digital rhetoric

transparent media

Chris Anderson writes about the viability of radical transparency for Wired. He’s looking at the potential of working in public from a journalistic/business perspective, but much of what he’s saying connects with my recent discussion of the possiblities of public pedagogy. Anderson identifies "six tactics of transparent media" that basically come out of trying to capitalize on crowdsourcing/wisdom of the crowd-type concepts: making editors/writers accessible to the public, allowing users to contribute to the process of writing and make decisions about content, and ultimately to "wikify everything." Anderson recognizes that not all of these strategies may work for Wired.

As noted in the conversation that emerges around this post, there’s a general recognition that traditional media types will not understand this shift; it just moves too far away from conventional models. Kevin Anderson makes a similar observation on Strange Attractor. There are (evolving) business practices that take advantage of these technologies, and this notion of radical transparency certain identifies some of them.

However, more important from my perspective as an educator is that many of the potential negative effects of this transparency just don’t apply to the classroom. For example, I don’t have to worry about the public nature of the process of writing in my classroom enabling "competitors" to get a jump on what I’m reporting or that I’ll ruin the freshness of my final product by showing it to everyone in process. That said, I think there’s still concern in terms of scholarship about these issues: if I publicize my in-process scholarship will someone beat me to it? Will I ruin the potential value of the reveal?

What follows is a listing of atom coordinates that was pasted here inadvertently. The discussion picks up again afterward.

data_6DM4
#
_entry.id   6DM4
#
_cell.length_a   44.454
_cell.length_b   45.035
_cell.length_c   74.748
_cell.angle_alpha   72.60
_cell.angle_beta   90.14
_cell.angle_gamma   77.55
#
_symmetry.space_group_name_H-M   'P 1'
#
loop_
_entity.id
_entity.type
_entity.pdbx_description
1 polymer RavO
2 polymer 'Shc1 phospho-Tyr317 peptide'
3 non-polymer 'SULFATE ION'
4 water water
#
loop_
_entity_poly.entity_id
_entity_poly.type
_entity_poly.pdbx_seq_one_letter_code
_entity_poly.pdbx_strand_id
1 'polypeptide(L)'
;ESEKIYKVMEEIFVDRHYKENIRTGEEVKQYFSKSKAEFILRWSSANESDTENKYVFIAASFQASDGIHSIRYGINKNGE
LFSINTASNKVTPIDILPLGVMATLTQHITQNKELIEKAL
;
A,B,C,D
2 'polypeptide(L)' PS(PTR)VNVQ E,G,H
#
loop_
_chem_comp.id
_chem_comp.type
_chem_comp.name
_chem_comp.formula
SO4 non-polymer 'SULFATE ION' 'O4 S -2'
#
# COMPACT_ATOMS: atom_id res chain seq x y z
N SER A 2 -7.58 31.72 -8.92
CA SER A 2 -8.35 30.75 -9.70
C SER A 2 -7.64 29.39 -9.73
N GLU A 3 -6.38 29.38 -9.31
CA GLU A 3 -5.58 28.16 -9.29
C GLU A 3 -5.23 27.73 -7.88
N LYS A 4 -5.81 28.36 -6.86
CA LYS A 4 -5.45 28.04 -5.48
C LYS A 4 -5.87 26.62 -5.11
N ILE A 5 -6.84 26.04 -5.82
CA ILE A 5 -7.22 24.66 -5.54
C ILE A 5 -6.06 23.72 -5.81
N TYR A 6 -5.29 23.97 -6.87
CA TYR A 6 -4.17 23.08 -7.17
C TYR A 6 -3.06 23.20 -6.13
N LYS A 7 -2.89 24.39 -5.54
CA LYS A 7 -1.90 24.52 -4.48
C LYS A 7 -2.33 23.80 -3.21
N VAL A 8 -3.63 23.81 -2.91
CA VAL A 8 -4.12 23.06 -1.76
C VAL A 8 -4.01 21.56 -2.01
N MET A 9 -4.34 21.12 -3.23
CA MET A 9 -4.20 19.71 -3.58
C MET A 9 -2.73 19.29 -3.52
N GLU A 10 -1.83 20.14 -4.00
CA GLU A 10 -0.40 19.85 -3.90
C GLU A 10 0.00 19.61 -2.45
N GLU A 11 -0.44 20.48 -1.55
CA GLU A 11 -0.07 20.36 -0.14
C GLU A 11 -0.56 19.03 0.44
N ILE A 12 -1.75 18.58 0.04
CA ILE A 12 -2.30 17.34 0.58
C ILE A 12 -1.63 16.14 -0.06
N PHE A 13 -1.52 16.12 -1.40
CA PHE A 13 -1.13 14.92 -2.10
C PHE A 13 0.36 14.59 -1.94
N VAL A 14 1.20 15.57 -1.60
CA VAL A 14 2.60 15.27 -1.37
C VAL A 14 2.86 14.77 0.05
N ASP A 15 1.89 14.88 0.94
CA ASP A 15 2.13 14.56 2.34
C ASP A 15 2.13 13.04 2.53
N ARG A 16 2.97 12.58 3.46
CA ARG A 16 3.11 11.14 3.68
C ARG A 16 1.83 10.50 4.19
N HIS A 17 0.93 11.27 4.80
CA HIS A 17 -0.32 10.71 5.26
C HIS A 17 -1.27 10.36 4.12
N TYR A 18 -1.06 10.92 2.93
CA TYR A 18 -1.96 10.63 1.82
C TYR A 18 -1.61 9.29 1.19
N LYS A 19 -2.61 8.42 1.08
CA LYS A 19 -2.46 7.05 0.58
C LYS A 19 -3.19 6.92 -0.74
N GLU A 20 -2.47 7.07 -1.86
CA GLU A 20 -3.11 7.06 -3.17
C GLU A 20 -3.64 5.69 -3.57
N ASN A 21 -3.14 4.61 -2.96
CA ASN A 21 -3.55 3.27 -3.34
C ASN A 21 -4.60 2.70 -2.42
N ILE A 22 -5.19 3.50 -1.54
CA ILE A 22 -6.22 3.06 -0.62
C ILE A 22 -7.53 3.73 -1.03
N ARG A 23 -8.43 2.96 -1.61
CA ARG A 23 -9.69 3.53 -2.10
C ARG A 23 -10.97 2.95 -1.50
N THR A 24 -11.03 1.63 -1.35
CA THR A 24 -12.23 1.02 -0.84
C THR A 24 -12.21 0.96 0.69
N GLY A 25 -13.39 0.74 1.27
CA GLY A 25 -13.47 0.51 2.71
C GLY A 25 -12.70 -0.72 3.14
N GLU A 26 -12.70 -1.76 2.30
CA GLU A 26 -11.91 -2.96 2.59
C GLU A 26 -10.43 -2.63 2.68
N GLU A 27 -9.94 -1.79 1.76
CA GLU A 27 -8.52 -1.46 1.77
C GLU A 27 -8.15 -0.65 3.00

Yeah, whatever.

Anyway, I like Anderson’s ideas for our college magazine, NeoVox. We could have a "stories-in-progress" blog where writers, editors, designers, and our readers could comment and collaborate on a story in process. Then the story gets published in the magazine, where it is open to more comment. Then we link from the article to a related wiki page that would allow for futher elaboration or development. Perhaps at some point, the topic gets recycled into the news and enters the stories in progress blog again.

We’ll see.

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